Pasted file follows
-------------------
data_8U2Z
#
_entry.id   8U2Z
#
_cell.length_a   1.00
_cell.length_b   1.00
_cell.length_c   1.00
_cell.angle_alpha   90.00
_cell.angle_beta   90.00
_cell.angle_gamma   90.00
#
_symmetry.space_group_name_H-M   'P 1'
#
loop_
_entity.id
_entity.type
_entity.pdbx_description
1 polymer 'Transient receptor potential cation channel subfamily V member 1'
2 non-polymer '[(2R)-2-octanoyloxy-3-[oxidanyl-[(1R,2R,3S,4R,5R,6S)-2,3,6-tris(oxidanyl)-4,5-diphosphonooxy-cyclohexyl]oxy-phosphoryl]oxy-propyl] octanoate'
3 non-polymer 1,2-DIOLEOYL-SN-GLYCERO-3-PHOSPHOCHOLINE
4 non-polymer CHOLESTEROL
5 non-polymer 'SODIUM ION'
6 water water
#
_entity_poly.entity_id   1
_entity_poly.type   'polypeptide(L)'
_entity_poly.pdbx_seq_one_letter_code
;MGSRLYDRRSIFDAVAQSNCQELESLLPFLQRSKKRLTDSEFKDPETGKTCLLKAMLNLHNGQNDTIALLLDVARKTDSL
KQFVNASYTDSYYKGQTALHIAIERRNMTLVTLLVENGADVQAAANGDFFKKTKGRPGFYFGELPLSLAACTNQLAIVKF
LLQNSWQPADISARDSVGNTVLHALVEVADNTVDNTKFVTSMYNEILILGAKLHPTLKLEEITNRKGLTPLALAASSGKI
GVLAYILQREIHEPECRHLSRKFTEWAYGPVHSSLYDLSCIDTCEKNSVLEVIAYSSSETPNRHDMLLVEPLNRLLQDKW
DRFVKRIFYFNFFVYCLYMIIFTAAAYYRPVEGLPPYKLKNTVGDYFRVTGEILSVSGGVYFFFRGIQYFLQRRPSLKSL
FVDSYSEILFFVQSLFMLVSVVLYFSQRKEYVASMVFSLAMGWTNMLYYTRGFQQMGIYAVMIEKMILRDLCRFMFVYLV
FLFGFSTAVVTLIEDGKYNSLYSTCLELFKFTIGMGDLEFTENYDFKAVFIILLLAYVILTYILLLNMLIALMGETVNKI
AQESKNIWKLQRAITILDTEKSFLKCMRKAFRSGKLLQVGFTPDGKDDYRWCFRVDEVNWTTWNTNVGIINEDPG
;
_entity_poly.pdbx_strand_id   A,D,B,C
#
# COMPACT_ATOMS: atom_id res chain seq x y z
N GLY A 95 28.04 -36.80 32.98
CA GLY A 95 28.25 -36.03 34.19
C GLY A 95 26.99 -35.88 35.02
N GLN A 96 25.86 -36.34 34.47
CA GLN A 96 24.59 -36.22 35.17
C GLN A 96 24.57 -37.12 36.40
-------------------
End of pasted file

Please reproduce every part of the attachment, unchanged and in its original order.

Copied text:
data_8U2Z
#
_entry.id   8U2Z
#
_cell.length_a   1.00
_cell.length_b   1.00
_cell.length_c   1.00
_cell.angle_alpha   90.00
_cell.angle_beta   90.00
_cell.angle_gamma   90.00
#
_symmetry.space_group_name_H-M   'P 1'
#
loop_
_entity.id
_entity.type
_entity.pdbx_description
1 polymer 'Transient receptor potential cation channel subfamily V member 1'
2 non-polymer '[(2R)-2-octanoyloxy-3-[oxidanyl-[(1R,2R,3S,4R,5R,6S)-2,3,6-tris(oxidanyl)-4,5-diphosphonooxy-cyclohexyl]oxy-phosphoryl]oxy-propyl] octanoate'
3 non-polymer 1,2-DIOLEOYL-SN-GLYCERO-3-PHOSPHOCHOLINE
4 non-polymer CHOLESTEROL
5 non-polymer 'SODIUM ION'
6 water water
#
_entity_poly.entity_id   1
_entity_poly.type   'polypeptide(L)'
_entity_poly.pdbx_seq_one_letter_code
;MGSRLYDRRSIFDAVAQSNCQELESLLPFLQRSKKRLTDSEFKDPETGKTCLLKAMLNLHNGQNDTIALLLDVARKTDSL
KQFVNASYTDSYYKGQTALHIAIERRNMTLVTLLVENGADVQAAANGDFFKKTKGRPGFYFGELPLSLAACTNQLAIVKF
LLQNSWQPADISARDSVGNTVLHALVEVADNTVDNTKFVTSMYNEILILGAKLHPTLKLEEITNRKGLTPLALAASSGKI
GVLAYILQREIHEPECRHLSRKFTEWAYGPVHSSLYDLSCIDTCEKNSVLEVIAYSSSETPNRHDMLLVEPLNRLLQDKW
DRFVKRIFYFNFFVYCLYMIIFTAAAYYRPVEGLPPYKLKNTVGDYFRVTGEILSVSGGVYFFFRGIQYFLQRRPSLKSL
FVDSYSEILFFVQSLFMLVSVVLYFSQRKEYVASMVFSLAMGWTNMLYYTRGFQQMGIYAVMIEKMILRDLCRFMFVYLV
FLFGFSTAVVTLIEDGKYNSLYSTCLELFKFTIGMGDLEFTENYDFKAVFIILLLAYVILTYILLLNMLIALMGETVNKI
AQESKNIWKLQRAITILDTEKSFLKCMRKAFRSGKLLQVGFTPDGKDDYRWCFRVDEVNWTTWNTNVGIINEDPG
;
_entity_poly.pdbx_strand_id   A,D,B,C
#
# COMPACT_ATOMS: atom_id res chain seq x y z
N GLY A 95 28.04 -36.80 32.98
CA GLY A 95 28.25 -36.03 34.19
C GLY A 95 26.99 -35.88 35.02
N GLN A 96 25.86 -36.34 34.47
CA GLN A 96 24.59 -36.22 35.17
C GLN A 96 24.57 -37.12 36.40